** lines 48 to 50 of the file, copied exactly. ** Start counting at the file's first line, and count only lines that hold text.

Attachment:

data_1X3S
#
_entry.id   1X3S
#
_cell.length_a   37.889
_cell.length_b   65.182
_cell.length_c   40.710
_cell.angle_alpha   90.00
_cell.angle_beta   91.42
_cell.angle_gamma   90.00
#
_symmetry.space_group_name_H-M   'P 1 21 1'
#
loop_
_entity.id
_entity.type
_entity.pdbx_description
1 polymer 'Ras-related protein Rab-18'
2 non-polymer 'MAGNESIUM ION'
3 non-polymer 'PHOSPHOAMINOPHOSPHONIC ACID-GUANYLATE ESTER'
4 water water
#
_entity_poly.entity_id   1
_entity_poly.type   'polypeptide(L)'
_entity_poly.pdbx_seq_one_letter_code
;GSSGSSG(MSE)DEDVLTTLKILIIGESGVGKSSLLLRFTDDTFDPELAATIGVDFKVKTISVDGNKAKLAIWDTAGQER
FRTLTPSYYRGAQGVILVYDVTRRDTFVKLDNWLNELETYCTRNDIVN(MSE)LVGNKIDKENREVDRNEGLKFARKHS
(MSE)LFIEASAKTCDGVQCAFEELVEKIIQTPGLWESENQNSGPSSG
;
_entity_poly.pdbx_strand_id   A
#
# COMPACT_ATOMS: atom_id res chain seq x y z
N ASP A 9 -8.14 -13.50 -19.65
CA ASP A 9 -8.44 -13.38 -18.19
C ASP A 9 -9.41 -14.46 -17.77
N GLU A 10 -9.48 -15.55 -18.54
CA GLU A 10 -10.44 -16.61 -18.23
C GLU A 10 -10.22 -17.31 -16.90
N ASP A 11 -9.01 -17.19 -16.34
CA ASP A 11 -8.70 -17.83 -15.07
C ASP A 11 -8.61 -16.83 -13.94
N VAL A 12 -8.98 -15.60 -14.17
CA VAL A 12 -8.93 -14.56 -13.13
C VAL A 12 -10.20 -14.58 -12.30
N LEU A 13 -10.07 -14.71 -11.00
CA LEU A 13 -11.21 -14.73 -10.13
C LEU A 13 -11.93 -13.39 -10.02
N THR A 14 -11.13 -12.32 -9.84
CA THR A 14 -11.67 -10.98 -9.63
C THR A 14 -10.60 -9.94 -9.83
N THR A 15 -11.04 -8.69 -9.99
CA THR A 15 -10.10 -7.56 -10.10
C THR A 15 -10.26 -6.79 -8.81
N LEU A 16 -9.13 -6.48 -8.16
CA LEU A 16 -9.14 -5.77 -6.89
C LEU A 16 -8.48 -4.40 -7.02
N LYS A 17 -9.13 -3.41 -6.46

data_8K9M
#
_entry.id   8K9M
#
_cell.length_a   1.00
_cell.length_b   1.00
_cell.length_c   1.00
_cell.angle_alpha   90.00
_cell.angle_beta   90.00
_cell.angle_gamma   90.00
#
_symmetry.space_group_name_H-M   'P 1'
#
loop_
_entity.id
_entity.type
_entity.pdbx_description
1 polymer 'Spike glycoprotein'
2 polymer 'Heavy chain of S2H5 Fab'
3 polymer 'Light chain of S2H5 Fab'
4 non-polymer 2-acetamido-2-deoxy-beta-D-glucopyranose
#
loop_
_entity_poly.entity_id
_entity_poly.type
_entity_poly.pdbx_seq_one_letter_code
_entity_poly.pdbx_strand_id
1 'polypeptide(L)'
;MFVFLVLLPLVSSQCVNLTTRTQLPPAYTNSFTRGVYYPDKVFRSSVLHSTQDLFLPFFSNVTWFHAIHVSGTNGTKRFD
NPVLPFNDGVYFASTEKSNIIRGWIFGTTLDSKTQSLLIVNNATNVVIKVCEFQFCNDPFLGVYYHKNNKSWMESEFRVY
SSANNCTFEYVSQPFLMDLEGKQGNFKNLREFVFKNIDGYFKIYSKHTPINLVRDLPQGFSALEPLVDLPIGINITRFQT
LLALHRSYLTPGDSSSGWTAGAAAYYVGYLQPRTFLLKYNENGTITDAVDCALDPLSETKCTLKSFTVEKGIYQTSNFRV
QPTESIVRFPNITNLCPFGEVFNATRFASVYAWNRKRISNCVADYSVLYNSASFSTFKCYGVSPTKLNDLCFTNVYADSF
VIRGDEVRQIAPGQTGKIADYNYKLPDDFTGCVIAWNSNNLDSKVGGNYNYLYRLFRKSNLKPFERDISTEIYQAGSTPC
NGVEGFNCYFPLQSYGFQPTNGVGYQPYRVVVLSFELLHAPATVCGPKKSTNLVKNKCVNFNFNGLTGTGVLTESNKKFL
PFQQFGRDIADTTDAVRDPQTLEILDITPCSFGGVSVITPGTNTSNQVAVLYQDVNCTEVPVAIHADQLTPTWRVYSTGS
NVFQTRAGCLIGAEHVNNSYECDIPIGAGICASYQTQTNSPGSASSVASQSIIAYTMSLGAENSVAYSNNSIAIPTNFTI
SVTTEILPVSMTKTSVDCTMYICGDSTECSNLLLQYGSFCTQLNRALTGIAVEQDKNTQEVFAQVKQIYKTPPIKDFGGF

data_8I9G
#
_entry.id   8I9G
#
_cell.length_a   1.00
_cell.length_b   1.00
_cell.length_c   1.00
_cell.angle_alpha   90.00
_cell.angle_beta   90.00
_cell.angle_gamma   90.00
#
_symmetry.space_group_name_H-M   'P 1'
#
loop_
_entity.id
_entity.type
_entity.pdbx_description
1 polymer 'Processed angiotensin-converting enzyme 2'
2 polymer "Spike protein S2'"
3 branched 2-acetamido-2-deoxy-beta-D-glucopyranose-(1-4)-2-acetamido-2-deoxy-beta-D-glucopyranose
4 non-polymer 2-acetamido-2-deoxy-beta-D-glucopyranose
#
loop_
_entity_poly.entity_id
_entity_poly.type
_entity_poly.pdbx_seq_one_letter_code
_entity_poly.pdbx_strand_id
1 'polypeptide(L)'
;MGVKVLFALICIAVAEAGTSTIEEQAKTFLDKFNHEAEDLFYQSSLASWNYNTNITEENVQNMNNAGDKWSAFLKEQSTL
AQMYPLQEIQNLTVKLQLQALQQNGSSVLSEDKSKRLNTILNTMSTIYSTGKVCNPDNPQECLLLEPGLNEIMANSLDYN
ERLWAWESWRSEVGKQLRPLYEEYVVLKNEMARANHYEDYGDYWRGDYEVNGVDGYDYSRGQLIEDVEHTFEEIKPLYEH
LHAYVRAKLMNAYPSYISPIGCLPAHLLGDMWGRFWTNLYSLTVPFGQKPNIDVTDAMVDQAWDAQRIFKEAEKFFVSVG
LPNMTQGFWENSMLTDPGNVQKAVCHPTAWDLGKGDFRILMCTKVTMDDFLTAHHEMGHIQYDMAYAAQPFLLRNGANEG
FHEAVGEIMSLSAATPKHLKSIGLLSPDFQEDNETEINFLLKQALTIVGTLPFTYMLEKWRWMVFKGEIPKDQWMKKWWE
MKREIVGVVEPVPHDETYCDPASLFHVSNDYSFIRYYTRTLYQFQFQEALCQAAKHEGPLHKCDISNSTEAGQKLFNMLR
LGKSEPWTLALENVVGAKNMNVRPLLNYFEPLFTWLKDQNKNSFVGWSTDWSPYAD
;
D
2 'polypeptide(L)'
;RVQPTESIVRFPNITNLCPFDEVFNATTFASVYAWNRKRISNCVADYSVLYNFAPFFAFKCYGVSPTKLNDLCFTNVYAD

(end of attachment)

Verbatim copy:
N THR A 14 -11.13 -12.32 -9.84
CA THR A 14 -11.67 -10.98 -9.63
C THR A 14 -10.60 -9.94 -9.83